By: Krysten Blackstone |

Disclaimer: Fortunately, or unfortunately depending on your perspective, you will find no horror stories here.

Conferences are that non-required requirement of your PhD.  Excellent places to brush up on presentation skills, while simultaneously engaging in academic debate and disseminating your research, but often terrifying prospects. I presented at my first conference this November; this post considers the advice I was given before I went, received on the day, and my own reflections of the whole experience.


Before I left, my supervisor gave me some advice.  Just a passing four-word sentence that while intentionally reassuring, was primarily an attempt to focus my attention more on my thesis and less on the conference.

‘You know this stuff.’ 

It is not an eloquent sentence, and it is not particularly profound or revolutionary, but it is true.  For any conference, this is the best advice I can give.  More than likely, you will know more on the subject of your paper than anyone else in the audience, and if you don’t, you will know enough to hold your own.  This reassurance makes all the difference in preparation and performance.



Undoubtedly, you have all given a presentation before.  When I give one, I normally rely on my seemingly endless ability to talk to get me through, with very little practice.  Don’t do that.  Always practice beforehand.  When practicing, there are a few things to consider that will greatly impact your presentation.

  • Timing: Time is essential; when they say 20 minutes they mean it.  Do not be that person that goes over.  Shorter papers are often better.  If you are meant to be giving a 20-minute paper aim for 17, giving you leeway on both sides.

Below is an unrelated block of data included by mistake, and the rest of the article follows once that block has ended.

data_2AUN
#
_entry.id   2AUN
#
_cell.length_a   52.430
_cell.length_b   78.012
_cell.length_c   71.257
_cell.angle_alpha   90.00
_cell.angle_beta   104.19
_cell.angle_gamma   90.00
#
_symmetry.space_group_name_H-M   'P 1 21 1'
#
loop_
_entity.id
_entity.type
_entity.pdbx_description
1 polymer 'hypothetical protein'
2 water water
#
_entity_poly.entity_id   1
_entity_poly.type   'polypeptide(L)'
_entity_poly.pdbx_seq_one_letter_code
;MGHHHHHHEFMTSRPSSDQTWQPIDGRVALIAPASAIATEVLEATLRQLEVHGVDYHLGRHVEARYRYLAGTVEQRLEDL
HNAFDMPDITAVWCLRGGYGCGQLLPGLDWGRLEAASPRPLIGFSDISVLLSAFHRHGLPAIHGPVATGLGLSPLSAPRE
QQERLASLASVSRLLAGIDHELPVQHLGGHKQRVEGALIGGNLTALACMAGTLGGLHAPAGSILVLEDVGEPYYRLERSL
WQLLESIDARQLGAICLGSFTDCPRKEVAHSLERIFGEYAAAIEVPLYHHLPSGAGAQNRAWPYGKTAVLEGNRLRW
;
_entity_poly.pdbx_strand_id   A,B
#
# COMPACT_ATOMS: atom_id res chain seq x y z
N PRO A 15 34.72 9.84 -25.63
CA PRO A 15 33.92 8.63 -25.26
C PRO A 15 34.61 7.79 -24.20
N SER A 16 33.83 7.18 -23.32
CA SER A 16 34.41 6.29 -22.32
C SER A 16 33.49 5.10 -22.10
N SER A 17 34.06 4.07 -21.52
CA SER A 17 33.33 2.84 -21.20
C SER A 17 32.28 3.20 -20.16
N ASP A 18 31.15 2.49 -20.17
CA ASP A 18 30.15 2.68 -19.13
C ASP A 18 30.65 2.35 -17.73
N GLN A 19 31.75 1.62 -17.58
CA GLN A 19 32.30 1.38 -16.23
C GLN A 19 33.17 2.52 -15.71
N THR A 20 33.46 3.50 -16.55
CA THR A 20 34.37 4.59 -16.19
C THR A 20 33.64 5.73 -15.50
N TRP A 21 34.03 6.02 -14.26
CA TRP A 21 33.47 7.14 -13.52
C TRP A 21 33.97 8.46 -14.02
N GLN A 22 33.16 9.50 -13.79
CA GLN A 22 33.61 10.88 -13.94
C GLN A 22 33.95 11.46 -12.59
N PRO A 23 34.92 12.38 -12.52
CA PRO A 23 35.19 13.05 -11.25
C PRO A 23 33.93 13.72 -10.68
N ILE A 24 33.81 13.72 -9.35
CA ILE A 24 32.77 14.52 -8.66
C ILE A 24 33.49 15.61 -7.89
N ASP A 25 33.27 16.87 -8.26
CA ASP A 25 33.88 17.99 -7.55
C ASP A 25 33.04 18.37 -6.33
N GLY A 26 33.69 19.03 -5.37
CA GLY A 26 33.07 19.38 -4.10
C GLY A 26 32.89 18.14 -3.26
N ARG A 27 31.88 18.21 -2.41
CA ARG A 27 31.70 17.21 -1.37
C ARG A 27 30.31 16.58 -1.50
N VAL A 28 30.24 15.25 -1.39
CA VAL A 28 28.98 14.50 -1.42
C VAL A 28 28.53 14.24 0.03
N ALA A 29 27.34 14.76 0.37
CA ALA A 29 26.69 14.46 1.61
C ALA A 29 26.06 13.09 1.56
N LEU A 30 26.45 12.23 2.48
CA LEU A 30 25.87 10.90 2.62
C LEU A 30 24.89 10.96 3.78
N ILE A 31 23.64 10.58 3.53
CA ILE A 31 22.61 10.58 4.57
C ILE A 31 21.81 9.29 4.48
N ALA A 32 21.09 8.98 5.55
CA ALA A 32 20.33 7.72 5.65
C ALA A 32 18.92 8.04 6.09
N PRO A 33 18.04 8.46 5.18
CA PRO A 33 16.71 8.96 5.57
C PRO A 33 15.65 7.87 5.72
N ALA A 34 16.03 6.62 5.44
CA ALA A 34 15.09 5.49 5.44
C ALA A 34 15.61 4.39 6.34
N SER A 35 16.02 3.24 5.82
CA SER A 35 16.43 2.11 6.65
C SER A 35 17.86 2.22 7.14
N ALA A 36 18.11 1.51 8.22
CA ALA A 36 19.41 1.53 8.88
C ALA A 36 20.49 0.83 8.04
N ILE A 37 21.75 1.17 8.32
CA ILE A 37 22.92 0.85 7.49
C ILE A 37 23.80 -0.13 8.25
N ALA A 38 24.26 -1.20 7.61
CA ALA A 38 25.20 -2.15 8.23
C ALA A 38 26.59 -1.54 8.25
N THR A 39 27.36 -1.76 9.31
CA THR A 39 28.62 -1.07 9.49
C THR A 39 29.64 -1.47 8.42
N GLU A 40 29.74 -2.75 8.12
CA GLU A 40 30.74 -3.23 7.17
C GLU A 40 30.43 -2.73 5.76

• Flow: If you have adapted this paper from something you previously wrote, read it out-loud beforehand. That way you catch anything awkward to say, words you can’t actually pronounce, and sentences that just don’t work.
  • Location: If you practice somewhere you are comfortable in, it will affect the way you talk, so practice somewhere that isn’t your bedroom, and practice standing up.

Tip: Your presentations will be enhanced if you have sections where you don’t read from a script – a nice break that ensures the audience gets your undivided attention.  Having said that, plan when you are going to adlib.  Schedule time into your presentation to do so, that way it doesn’t affect your overall time.



The land of opportunity and the epicentre of awkwardness if you are alone.  Socialise first thing!  I managed to meet the chair of my group and the two other presenters before it even started, making everything much more relaxed.


Even the coffee is cheering you on.

  • Congregate: If there is a refreshment table gravitate there – everyone else will do same, if for no other reason than a lot of academics have a Lorelei Gilmore-esque relationship to coffee. (Someone for which an IV of constant coffee sounds like a dream).
  • Small-talk: Remember you have two sure-fire, small-talk topics: What are you researching? And where are you based?